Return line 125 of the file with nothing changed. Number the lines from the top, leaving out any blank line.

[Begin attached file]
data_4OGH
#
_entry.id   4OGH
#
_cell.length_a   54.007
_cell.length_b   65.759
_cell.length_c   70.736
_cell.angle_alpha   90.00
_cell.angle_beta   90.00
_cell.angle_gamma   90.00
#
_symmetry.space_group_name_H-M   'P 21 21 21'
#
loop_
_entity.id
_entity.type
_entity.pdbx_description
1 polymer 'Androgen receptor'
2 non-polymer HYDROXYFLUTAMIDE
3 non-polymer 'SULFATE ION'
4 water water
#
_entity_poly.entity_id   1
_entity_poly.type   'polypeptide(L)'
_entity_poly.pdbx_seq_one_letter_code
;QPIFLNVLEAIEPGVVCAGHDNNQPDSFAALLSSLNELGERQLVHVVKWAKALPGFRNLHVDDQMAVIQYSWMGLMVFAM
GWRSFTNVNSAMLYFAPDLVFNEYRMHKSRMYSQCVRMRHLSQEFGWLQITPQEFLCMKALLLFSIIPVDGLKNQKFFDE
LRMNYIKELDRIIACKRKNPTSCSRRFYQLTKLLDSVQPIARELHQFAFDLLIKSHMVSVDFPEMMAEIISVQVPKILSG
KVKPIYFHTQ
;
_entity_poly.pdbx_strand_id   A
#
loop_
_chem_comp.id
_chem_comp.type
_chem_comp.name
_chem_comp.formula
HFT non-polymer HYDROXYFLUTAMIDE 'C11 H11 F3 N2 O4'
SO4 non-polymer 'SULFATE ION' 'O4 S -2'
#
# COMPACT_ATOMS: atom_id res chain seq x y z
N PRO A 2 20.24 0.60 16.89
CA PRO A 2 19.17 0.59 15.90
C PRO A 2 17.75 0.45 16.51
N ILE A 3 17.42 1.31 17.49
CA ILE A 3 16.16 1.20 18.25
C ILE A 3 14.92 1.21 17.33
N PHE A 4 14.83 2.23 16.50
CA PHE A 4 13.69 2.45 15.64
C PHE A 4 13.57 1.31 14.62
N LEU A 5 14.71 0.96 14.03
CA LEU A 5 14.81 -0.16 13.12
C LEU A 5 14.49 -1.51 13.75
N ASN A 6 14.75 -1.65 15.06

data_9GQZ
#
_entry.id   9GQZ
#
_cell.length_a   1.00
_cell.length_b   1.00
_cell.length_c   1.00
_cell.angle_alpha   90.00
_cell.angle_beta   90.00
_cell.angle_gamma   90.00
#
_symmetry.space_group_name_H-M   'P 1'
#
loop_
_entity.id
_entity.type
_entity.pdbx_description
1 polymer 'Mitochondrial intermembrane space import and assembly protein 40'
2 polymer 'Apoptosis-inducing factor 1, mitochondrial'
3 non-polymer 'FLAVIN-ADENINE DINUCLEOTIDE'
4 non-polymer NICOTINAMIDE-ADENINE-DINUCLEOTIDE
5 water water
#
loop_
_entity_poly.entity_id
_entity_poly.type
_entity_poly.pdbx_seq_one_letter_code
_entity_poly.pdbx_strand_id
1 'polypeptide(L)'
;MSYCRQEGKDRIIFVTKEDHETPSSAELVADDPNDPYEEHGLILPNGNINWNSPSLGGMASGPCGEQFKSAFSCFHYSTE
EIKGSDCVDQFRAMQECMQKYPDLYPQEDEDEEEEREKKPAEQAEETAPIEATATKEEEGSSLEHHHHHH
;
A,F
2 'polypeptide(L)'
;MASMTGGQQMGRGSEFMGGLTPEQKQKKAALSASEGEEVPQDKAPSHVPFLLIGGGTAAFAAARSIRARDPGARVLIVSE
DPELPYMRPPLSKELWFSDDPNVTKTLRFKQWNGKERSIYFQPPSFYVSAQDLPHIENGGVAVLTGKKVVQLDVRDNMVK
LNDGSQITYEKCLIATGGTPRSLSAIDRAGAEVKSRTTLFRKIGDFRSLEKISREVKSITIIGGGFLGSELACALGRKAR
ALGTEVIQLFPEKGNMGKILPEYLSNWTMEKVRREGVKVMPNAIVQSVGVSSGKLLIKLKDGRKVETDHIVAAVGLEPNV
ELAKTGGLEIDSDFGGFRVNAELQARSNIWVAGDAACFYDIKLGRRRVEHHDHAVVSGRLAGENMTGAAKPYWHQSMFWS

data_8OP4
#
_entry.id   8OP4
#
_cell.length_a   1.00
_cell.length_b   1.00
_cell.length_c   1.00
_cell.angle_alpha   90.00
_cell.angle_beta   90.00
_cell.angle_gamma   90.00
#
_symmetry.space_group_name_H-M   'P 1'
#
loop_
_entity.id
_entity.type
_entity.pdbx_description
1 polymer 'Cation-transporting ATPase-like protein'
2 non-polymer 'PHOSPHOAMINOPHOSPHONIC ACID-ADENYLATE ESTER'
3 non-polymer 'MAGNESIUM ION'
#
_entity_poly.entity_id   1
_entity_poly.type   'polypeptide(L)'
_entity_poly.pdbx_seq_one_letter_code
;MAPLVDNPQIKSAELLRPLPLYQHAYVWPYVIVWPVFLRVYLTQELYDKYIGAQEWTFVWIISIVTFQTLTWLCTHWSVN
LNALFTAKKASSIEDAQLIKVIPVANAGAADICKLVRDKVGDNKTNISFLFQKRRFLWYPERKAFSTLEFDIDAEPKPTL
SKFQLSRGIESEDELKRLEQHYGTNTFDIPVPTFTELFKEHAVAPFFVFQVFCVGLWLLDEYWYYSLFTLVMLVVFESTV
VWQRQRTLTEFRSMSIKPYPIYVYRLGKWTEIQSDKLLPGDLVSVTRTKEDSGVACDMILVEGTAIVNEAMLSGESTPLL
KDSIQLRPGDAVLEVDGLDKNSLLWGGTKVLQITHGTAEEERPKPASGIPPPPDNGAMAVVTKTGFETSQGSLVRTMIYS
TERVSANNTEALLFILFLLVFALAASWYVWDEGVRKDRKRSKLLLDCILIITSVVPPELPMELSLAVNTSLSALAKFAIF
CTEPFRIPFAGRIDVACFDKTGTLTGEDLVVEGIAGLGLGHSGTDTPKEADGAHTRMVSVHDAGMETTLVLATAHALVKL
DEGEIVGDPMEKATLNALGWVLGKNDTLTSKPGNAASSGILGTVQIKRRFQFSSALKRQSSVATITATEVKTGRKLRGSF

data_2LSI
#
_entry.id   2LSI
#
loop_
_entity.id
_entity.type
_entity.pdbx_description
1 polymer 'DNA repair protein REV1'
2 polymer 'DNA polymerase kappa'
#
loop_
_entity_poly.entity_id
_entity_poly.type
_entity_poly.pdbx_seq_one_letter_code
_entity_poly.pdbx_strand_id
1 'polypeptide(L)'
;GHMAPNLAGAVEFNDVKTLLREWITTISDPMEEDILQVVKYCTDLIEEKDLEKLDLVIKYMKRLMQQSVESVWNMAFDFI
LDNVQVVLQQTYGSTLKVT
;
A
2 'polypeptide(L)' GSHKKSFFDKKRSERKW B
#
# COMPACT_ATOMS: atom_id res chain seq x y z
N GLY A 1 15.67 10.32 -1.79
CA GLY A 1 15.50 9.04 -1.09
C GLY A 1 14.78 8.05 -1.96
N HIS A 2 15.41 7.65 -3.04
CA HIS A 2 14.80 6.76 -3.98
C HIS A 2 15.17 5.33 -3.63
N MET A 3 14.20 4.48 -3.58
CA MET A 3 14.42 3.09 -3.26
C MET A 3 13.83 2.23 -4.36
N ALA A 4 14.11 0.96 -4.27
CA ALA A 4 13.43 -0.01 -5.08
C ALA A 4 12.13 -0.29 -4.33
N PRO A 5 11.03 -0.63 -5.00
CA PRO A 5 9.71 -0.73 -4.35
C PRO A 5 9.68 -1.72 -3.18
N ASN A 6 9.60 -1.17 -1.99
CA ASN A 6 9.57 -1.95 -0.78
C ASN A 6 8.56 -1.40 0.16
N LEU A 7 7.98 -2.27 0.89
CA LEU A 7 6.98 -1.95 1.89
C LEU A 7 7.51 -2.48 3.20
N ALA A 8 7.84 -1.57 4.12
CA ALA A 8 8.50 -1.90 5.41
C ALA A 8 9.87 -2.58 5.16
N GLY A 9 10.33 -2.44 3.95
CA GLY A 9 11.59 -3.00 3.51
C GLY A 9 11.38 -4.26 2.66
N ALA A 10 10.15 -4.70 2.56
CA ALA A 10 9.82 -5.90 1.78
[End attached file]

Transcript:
DEGEIVGDPMEKATLNALGWVLGKNDTLTSKPGNAASSGILGTVQIKRRFQFSSALKRQSSVATITATEVKTGRKLRGSF